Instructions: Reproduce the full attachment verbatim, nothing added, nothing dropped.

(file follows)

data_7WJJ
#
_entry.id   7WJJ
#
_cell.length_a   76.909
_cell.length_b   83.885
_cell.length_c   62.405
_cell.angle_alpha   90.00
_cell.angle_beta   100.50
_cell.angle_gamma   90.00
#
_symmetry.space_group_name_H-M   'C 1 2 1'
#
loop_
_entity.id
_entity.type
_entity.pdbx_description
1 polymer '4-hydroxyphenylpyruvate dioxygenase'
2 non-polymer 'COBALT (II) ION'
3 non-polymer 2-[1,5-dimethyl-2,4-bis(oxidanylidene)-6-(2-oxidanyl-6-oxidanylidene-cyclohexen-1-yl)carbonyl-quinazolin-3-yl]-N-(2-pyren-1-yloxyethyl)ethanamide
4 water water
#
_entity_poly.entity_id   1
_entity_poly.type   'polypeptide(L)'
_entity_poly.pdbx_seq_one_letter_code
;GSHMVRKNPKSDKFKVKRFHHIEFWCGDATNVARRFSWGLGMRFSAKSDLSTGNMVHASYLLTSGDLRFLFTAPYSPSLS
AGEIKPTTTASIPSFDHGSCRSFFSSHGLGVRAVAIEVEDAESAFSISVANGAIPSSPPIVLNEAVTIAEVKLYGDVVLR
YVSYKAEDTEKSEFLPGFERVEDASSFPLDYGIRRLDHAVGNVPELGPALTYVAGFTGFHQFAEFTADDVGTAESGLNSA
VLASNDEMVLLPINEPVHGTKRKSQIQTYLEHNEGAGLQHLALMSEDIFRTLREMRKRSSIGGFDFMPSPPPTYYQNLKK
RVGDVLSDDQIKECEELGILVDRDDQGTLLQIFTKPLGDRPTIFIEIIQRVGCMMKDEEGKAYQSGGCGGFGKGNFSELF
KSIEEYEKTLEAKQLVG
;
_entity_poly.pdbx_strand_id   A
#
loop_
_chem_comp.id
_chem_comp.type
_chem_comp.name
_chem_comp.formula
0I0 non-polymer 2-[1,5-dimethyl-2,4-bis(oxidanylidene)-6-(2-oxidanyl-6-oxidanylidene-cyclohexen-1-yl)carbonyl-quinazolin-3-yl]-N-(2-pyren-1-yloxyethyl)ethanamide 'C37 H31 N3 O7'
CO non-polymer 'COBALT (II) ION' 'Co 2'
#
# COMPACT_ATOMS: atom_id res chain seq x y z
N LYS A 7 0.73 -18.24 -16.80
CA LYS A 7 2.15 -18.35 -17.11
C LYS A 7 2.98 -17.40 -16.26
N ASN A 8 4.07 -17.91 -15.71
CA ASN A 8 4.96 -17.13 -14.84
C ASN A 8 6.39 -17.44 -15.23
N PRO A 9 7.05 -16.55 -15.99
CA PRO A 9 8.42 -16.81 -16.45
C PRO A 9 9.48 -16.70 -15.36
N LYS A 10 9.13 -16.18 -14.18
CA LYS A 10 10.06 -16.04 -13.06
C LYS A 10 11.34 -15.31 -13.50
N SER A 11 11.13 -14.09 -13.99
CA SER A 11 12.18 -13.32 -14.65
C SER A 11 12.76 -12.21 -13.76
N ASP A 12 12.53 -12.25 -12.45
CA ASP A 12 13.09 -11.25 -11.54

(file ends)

data_7WJJ
#
_entry.id   7WJJ
#
_cell.length_a   76.909
_cell.length_b   83.885
_cell.length_c   62.405
_cell.angle_alpha   90.00
_cell.angle_beta   100.50
_cell.angle_gamma   90.00
#
_symmetry.space_group_name_H-M   'C 1 2 1'
#
loop_
_entity.id
_entity.type
_entity.pdbx_description
1 polymer '4-hydroxyphenylpyruvate dioxygenase'
2 non-polymer 'COBALT (II) ION'
3 non-polymer 2-[1,5-dimethyl-2,4-bis(oxidanylidene)-6-(2-oxidanyl-6-oxidanylidene-cyclohexen-1-yl)carbonyl-quinazolin-3-yl]-N-(2-pyren-1-yloxyethyl)ethanamide
4 water water
#
_entity_poly.entity_id   1
_entity_poly.type   'polypeptide(L)'
_entity_poly.pdbx_seq_one_letter_code
;GSHMVRKNPKSDKFKVKRFHHIEFWCGDATNVARRFSWGLGMRFSAKSDLSTGNMVHASYLLTSGDLRFLFTAPYSPSLS
AGEIKPTTTASIPSFDHGSCRSFFSSHGLGVRAVAIEVEDAESAFSISVANGAIPSSPPIVLNEAVTIAEVKLYGDVVLR
YVSYKAEDTEKSEFLPGFERVEDASSFPLDYGIRRLDHAVGNVPELGPALTYVAGFTGFHQFAEFTADDVGTAESGLNSA
VLASNDEMVLLPINEPVHGTKRKSQIQTYLEHNEGAGLQHLALMSEDIFRTLREMRKRSSIGGFDFMPSPPPTYYQNLKK
RVGDVLSDDQIKECEELGILVDRDDQGTLLQIFTKPLGDRPTIFIEIIQRVGCMMKDEEGKAYQSGGCGGFGKGNFSELF
KSIEEYEKTLEAKQLVG
;
_entity_poly.pdbx_strand_id   A
#
loop_
_chem_comp.id
_chem_comp.type
_chem_comp.name
_chem_comp.formula
0I0 non-polymer 2-[1,5-dimethyl-2,4-bis(oxidanylidene)-6-(2-oxidanyl-6-oxidanylidene-cyclohexen-1-yl)carbonyl-quinazolin-3-yl]-N-(2-pyren-1-yloxyethyl)ethanamide 'C37 H31 N3 O7'
CO non-polymer 'COBALT (II) ION' 'Co 2'
#
# COMPACT_ATOMS: atom_id res chain seq x y z
N LYS A 7 0.73 -18.24 -16.80
CA LYS A 7 2.15 -18.35 -17.11
C LYS A 7 2.98 -17.40 -16.26
N ASN A 8 4.07 -17.91 -15.71
CA ASN A 8 4.96 -17.13 -14.84
C ASN A 8 6.39 -17.44 -15.23
N PRO A 9 7.05 -16.55 -15.99
CA PRO A 9 8.42 -16.81 -16.45
C PRO A 9 9.48 -16.70 -15.36
N LYS A 10 9.13 -16.18 -14.18
CA LYS A 10 10.06 -16.04 -13.06
C LYS A 10 11.34 -15.31 -13.50
N SER A 11 11.13 -14.09 -13.99
CA SER A 11 12.18 -13.32 -14.65
C SER A 11 12.76 -12.21 -13.76
N ASP A 12 12.53 -12.25 -12.45
CA ASP A 12 13.09 -11.25 -11.54